North Dakota – Possession of Sales Suppression Devices is a Criminal Offense

SALT Report 2431 – North Dakota recently passed a Bill that makes it illegal to sell, buy, possess, install, transfer, manufacture, own or use an automated sales suppression device, zapper, or phantom ware within the state. These devices are typically used to falsify the electronic records, transaction data or the transaction reports of electronic cash registers and other point-of-sales systems.

Zappers and Phantom-Ware

Any person found to be in possession of one of these devices will be held liable for all sales and use tax, as well as any penalties and interest due as the result of the fraudulent use of an automated sales suppression device, zapper, or phantom-ware.

Any tax found to be due will be assessed at double the amount. All proceeds associated with the sale or use of an automated sales suppression device, zapper, or phantom-ware must be forfeited and the proceeds will be turned over to the state treasurer for deposit in the state general fund.

Devices

Automated sales suppression devices include any software program accessed through any method that will falsify the electronic records, transaction data, or transaction reports of electronic cash registers or other point-of-sale systems.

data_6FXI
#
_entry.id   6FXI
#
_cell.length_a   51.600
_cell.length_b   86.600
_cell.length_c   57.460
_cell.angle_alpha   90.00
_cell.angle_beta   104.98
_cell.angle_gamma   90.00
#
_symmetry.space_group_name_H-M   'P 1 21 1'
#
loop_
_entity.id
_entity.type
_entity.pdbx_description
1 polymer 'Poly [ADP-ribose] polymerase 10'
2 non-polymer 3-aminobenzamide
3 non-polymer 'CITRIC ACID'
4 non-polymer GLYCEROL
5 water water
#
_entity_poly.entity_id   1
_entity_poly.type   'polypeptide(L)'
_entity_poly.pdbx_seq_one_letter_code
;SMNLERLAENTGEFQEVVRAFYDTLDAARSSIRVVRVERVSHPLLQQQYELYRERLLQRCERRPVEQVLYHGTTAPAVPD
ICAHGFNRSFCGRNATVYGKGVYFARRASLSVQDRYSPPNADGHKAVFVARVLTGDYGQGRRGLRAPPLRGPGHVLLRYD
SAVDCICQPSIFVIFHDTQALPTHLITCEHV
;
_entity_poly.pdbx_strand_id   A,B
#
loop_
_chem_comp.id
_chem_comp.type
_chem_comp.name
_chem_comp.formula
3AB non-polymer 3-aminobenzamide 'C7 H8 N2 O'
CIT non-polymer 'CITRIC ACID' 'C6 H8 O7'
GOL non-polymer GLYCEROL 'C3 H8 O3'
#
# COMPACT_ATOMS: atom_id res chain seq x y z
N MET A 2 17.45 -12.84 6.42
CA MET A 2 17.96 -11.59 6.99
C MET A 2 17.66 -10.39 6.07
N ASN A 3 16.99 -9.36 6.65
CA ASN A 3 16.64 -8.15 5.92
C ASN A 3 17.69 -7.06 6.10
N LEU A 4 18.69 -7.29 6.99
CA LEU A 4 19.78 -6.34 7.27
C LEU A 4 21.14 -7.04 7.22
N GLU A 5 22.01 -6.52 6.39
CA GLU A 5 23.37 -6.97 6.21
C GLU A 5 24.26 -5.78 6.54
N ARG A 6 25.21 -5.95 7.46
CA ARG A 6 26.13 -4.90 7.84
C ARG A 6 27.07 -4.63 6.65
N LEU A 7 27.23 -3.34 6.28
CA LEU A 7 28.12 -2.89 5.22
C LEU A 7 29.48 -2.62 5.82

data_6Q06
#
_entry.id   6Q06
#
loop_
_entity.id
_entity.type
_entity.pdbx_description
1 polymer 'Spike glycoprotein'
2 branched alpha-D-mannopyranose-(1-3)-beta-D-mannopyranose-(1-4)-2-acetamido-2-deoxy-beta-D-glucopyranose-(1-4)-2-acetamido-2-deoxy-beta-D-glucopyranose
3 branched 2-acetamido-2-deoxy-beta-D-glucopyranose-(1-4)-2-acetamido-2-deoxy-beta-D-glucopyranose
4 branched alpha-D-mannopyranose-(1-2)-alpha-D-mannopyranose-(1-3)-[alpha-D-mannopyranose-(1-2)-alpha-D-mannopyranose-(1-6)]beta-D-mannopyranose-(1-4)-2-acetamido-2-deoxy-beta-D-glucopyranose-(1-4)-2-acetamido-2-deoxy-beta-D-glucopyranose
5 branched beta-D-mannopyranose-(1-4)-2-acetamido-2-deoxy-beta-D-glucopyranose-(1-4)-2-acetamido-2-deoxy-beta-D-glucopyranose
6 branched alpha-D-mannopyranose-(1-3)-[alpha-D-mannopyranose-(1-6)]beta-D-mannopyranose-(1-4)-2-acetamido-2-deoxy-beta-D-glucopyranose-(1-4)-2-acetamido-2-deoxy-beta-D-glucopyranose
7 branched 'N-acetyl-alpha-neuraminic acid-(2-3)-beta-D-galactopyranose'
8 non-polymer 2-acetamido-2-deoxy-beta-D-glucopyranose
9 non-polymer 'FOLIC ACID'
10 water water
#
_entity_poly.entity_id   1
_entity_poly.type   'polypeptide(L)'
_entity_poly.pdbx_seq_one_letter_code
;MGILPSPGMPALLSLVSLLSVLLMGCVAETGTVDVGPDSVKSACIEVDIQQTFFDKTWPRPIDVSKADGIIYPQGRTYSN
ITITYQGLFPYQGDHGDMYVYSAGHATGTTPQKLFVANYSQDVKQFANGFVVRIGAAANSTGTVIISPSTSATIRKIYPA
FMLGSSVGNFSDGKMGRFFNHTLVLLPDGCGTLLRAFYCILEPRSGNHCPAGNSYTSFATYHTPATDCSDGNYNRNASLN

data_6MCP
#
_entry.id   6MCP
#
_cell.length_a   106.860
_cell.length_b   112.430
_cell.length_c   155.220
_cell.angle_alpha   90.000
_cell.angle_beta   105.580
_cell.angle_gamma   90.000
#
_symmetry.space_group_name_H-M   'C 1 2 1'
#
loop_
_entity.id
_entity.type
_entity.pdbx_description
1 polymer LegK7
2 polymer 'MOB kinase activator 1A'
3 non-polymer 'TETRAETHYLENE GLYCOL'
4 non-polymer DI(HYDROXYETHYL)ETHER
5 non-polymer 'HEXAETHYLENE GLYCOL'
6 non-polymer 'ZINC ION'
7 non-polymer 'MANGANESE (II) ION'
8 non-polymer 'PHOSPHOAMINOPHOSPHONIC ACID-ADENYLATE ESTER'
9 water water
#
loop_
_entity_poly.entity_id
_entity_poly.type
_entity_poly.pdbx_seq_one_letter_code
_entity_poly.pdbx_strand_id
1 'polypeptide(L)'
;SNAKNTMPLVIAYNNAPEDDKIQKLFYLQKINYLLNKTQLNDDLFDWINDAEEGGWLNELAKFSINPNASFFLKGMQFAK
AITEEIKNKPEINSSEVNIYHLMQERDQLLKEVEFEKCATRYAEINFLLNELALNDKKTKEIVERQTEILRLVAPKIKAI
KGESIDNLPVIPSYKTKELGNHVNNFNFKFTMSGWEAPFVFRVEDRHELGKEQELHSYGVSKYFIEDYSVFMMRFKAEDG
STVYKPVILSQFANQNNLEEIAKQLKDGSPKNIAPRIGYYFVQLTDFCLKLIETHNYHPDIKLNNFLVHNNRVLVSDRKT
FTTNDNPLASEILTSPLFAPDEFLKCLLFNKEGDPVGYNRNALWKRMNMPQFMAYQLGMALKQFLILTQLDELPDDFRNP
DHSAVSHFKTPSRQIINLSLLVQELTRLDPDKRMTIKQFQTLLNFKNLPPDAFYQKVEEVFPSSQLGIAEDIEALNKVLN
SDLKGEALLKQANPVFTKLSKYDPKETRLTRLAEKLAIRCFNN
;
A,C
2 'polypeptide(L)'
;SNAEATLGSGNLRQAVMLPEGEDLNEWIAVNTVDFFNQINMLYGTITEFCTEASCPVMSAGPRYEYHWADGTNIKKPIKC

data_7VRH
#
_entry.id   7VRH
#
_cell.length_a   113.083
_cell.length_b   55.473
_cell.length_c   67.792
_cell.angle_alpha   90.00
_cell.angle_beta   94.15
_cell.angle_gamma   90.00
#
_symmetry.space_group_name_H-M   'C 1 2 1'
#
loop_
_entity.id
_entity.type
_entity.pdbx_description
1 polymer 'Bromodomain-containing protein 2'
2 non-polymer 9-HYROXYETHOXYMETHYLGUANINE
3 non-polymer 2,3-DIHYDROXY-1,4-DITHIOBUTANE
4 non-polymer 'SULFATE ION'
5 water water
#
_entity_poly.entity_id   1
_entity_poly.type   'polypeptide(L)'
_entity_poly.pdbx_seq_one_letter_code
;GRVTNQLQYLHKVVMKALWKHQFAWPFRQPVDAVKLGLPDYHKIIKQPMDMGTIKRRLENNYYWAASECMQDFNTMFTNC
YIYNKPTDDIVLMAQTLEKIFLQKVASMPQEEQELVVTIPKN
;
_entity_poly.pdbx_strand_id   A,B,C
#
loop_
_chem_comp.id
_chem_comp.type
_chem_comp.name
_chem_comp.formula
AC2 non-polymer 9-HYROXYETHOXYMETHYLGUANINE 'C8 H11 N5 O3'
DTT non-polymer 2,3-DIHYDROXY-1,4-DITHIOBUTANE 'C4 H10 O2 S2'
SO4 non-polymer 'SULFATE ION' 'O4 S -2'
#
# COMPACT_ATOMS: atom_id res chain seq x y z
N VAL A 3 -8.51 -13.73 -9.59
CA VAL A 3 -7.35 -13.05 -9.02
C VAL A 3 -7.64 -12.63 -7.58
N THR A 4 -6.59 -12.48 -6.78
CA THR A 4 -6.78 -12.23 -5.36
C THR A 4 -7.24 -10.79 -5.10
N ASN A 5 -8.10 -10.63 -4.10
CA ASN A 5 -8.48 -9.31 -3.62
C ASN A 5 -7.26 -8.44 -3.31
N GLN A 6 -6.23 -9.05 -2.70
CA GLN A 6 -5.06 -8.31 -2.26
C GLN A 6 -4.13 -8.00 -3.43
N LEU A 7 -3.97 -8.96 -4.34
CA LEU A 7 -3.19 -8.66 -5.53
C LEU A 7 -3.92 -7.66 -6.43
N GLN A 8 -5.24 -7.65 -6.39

Phantom-ware includes any programming option embedded in the operating system of an electronic cash register or hardwired into an electronic cash register. These devices are generally used to create a virtual second cash register or are used to eliminate or manipulate the true transaction records in an effort to falsify the records of an electronic cash register or other point-of-sale system.

Penalties

Anyone found in possession of one of these devices or in violation of the law, will be charged with a class B felony for the first offense, and a class A felony for a second offense. Violators will also be subject to a civil penalty of up to $100,000.

Additionally, sales tax permit holders convicted of violating the prohibition against zappers will have their permit revoked and they will not be eligible to receive another permit for a period of 10 years from the date of conviction. If the person does not hold a permit and is convicted of violating the prohibition against zappers they will not be eligible to receive a permit for a period of 10 years from the date of conviction.

These provisions are effective August 1, 2013.

For Further Information

North Dakota State Legislature – Senate Bill 2126, Laws 2013